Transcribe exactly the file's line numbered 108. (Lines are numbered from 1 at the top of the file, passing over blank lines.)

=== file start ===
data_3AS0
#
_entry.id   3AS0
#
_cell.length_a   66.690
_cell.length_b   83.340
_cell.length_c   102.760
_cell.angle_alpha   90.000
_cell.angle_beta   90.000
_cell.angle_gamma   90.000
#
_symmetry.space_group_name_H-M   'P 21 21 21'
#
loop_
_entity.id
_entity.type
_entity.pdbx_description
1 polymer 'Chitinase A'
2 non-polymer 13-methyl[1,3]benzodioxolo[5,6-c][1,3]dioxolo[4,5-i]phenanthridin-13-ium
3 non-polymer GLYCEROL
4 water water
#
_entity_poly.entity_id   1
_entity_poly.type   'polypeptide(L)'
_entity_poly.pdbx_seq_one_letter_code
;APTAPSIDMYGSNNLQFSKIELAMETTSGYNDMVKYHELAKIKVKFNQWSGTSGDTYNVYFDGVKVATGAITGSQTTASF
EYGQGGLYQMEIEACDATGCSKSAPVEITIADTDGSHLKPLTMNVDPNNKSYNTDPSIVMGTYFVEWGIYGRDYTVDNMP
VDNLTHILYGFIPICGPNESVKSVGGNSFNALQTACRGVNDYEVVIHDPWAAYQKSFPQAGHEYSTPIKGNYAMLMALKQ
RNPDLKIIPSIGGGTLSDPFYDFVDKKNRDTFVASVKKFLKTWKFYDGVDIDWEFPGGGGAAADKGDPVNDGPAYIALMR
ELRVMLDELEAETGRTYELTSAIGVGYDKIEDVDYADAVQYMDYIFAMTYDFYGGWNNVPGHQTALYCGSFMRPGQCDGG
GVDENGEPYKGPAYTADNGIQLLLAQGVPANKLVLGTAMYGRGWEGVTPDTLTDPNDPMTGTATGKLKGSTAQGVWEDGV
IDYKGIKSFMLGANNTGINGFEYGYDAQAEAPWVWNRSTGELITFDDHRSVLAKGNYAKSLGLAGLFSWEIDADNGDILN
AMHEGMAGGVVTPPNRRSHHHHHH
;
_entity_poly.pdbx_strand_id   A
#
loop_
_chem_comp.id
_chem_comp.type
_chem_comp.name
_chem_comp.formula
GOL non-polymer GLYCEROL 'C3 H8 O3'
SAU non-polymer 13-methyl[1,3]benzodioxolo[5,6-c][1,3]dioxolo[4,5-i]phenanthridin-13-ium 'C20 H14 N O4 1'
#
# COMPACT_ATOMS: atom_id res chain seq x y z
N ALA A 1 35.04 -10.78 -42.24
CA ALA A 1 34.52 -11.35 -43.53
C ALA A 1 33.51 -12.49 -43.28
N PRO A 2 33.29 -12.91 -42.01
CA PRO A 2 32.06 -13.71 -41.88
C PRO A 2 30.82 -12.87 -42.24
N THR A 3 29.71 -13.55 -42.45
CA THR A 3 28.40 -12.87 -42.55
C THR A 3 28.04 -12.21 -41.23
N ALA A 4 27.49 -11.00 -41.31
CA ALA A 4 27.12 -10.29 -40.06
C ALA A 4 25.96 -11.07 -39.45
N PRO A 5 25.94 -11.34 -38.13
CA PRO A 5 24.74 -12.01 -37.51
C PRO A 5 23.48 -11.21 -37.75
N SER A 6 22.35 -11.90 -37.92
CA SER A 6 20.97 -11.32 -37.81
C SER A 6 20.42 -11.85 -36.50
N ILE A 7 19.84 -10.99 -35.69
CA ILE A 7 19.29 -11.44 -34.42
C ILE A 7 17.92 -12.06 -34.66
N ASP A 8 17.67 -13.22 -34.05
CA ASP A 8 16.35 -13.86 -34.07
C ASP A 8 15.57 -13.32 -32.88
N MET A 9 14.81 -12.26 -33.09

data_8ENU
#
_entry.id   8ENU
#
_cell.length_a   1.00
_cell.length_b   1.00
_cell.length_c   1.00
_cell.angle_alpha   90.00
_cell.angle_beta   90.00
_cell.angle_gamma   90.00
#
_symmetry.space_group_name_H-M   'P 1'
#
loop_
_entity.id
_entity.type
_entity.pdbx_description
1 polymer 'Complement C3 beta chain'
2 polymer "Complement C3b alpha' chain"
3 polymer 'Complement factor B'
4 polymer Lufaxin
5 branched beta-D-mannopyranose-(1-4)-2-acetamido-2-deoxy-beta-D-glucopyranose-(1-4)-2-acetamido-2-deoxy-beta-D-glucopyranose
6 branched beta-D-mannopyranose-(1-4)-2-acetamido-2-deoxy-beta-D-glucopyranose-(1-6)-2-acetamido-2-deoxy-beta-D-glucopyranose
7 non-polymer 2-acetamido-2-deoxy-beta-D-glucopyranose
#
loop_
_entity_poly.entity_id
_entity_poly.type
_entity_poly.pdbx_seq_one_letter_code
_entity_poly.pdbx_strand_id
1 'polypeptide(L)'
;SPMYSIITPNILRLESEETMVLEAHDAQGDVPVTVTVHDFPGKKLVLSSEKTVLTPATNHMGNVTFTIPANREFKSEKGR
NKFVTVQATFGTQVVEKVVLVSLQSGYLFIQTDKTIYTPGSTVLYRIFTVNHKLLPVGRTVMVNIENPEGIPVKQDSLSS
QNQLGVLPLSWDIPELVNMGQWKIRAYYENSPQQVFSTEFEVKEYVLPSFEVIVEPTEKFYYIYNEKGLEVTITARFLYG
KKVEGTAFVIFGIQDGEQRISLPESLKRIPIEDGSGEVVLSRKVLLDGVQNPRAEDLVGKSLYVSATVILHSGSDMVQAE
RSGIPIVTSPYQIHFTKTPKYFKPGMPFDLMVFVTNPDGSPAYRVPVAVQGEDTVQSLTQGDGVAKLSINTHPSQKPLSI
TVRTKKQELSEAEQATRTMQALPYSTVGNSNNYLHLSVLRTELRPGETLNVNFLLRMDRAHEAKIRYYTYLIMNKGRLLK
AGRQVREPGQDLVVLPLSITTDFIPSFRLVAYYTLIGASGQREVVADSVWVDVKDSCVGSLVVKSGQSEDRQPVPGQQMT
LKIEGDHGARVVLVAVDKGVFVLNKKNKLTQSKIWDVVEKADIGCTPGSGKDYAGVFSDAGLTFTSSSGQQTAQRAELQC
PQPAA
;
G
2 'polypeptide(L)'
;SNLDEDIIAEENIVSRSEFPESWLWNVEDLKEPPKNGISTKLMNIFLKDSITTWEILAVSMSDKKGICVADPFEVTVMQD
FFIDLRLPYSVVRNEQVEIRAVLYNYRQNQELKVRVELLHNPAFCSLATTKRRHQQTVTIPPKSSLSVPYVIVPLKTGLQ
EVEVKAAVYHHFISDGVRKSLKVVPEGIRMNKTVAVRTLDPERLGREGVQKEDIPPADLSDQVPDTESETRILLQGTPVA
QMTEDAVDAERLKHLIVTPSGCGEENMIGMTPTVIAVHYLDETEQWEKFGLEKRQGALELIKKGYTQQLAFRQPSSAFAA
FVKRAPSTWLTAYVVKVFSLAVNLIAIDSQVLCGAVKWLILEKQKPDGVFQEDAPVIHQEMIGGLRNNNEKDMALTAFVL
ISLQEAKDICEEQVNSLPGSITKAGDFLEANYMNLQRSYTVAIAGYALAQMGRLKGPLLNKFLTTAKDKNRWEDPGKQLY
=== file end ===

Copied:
AGRQVREPGQDLVVLPLSITTDFIPSFRLVAYYTLIGASGQREVVADSVWVDVKDSCVGSLVVKSGQSEDRQPVPGQQMT